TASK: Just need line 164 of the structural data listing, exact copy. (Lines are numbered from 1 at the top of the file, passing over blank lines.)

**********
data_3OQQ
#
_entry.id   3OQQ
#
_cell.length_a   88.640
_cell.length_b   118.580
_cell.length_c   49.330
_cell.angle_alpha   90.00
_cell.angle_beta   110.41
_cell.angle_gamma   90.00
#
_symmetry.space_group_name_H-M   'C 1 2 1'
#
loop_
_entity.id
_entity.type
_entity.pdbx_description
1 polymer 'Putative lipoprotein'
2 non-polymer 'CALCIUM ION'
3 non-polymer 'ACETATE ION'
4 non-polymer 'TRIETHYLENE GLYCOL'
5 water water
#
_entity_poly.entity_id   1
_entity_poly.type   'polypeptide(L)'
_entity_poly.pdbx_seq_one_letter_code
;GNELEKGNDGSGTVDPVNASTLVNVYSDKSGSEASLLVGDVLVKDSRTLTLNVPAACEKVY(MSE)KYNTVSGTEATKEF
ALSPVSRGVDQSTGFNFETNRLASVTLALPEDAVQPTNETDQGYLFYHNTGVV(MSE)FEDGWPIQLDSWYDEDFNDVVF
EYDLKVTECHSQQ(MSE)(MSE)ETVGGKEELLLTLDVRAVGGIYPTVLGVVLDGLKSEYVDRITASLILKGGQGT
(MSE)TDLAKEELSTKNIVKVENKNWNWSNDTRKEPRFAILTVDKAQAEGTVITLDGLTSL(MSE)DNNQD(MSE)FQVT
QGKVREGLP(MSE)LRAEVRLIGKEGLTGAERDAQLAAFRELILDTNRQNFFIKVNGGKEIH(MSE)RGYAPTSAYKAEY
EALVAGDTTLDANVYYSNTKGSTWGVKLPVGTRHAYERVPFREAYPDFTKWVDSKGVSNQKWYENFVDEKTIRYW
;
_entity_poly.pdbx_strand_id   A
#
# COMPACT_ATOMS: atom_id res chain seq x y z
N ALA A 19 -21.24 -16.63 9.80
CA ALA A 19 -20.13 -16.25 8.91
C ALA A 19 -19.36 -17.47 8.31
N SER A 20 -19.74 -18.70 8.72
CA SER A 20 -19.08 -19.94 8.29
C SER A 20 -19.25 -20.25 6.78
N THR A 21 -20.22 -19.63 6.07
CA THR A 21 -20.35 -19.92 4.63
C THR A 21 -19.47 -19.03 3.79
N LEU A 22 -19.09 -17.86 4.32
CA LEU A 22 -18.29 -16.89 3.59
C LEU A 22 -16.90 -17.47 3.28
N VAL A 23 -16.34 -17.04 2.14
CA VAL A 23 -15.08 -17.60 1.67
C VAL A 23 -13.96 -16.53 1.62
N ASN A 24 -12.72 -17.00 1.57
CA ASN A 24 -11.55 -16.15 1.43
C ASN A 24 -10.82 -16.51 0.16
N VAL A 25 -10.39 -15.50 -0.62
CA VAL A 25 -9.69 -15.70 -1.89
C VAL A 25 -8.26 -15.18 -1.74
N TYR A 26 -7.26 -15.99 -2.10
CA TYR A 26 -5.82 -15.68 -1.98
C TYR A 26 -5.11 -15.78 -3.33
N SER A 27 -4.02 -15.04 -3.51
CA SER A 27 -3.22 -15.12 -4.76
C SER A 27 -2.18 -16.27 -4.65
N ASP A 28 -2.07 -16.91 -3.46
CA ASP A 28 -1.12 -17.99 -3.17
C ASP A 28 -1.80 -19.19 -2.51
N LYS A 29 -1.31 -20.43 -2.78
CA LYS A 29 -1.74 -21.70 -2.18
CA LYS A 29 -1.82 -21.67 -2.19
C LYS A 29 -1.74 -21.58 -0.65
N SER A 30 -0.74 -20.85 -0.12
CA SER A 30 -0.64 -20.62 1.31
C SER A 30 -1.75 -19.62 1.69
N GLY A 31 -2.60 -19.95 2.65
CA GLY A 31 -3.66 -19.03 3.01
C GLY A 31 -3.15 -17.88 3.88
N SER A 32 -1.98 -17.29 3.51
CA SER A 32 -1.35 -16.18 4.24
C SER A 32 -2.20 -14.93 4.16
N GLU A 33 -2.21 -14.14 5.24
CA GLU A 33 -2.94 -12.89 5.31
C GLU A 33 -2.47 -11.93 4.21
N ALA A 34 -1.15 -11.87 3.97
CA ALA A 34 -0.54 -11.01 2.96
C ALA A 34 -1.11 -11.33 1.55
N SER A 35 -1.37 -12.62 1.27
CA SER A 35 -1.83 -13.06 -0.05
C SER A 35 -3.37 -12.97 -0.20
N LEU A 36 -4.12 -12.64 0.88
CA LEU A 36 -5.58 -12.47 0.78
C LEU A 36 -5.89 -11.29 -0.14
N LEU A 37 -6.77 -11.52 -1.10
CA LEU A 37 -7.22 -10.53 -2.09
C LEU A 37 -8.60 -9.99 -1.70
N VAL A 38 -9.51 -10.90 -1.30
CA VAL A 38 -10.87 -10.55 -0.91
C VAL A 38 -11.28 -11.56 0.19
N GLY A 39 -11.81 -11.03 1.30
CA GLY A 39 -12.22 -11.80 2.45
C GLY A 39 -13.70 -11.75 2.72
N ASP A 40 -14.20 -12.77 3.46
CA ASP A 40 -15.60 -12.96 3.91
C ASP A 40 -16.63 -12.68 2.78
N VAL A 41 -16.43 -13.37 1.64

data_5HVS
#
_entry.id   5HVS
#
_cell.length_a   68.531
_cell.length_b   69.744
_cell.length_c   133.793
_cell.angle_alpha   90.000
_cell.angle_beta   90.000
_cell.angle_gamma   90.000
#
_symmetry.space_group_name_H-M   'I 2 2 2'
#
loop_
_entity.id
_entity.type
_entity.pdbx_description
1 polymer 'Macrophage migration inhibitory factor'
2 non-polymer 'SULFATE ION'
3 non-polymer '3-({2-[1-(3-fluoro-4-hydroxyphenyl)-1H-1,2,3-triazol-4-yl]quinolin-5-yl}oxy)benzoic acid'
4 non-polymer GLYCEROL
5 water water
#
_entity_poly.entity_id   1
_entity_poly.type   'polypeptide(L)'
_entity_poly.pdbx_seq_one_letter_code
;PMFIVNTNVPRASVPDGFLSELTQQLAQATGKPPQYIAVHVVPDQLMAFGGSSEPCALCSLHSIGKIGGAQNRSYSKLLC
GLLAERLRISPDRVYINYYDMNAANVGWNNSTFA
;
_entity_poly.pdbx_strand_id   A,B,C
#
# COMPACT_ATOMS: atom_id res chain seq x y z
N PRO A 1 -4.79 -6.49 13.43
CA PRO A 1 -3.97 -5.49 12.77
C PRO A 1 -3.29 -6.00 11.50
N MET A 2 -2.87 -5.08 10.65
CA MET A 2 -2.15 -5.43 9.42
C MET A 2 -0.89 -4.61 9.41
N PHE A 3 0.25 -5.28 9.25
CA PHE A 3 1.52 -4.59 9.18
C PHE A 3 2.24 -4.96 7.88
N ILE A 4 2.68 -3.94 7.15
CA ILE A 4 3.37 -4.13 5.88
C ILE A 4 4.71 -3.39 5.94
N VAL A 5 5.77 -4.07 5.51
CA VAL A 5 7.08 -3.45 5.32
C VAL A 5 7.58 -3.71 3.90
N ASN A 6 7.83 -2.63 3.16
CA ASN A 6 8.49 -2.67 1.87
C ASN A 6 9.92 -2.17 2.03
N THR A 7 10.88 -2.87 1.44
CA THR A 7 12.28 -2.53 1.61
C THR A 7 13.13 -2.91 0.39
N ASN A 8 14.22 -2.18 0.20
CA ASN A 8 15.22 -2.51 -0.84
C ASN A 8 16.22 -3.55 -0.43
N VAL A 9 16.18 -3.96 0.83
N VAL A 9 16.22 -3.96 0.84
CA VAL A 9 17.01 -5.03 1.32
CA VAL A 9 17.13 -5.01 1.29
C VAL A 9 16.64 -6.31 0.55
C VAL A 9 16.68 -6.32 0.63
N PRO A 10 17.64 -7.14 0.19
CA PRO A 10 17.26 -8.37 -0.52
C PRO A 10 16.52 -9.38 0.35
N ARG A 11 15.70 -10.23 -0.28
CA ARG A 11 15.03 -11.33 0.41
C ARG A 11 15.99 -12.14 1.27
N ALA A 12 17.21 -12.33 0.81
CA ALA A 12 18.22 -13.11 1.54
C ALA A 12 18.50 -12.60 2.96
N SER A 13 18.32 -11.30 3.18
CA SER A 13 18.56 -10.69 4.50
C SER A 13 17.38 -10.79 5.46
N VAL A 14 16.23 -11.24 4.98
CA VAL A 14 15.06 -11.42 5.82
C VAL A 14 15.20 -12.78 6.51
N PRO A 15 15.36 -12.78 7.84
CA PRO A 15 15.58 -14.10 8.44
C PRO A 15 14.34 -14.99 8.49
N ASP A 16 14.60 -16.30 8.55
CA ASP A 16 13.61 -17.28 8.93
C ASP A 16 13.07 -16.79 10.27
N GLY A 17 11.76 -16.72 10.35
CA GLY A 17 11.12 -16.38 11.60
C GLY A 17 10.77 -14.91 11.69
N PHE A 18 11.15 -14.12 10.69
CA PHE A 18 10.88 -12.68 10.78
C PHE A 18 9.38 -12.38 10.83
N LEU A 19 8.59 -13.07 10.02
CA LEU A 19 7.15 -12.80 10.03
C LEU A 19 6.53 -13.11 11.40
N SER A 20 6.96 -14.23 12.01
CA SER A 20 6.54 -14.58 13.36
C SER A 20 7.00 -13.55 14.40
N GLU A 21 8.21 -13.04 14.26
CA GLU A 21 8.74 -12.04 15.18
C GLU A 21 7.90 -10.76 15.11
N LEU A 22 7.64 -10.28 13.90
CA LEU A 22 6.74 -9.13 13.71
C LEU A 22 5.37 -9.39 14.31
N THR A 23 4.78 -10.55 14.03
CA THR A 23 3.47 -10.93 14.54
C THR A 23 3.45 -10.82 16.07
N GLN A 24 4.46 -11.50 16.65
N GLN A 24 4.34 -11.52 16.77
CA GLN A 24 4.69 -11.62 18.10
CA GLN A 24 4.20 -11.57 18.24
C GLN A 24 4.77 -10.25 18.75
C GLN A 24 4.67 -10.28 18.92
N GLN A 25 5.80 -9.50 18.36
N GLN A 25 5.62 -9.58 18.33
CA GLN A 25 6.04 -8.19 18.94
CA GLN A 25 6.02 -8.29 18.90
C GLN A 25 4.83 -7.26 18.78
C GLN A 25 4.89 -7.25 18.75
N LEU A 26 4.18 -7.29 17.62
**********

CA VAL A 9 17.13 -5.01 1.29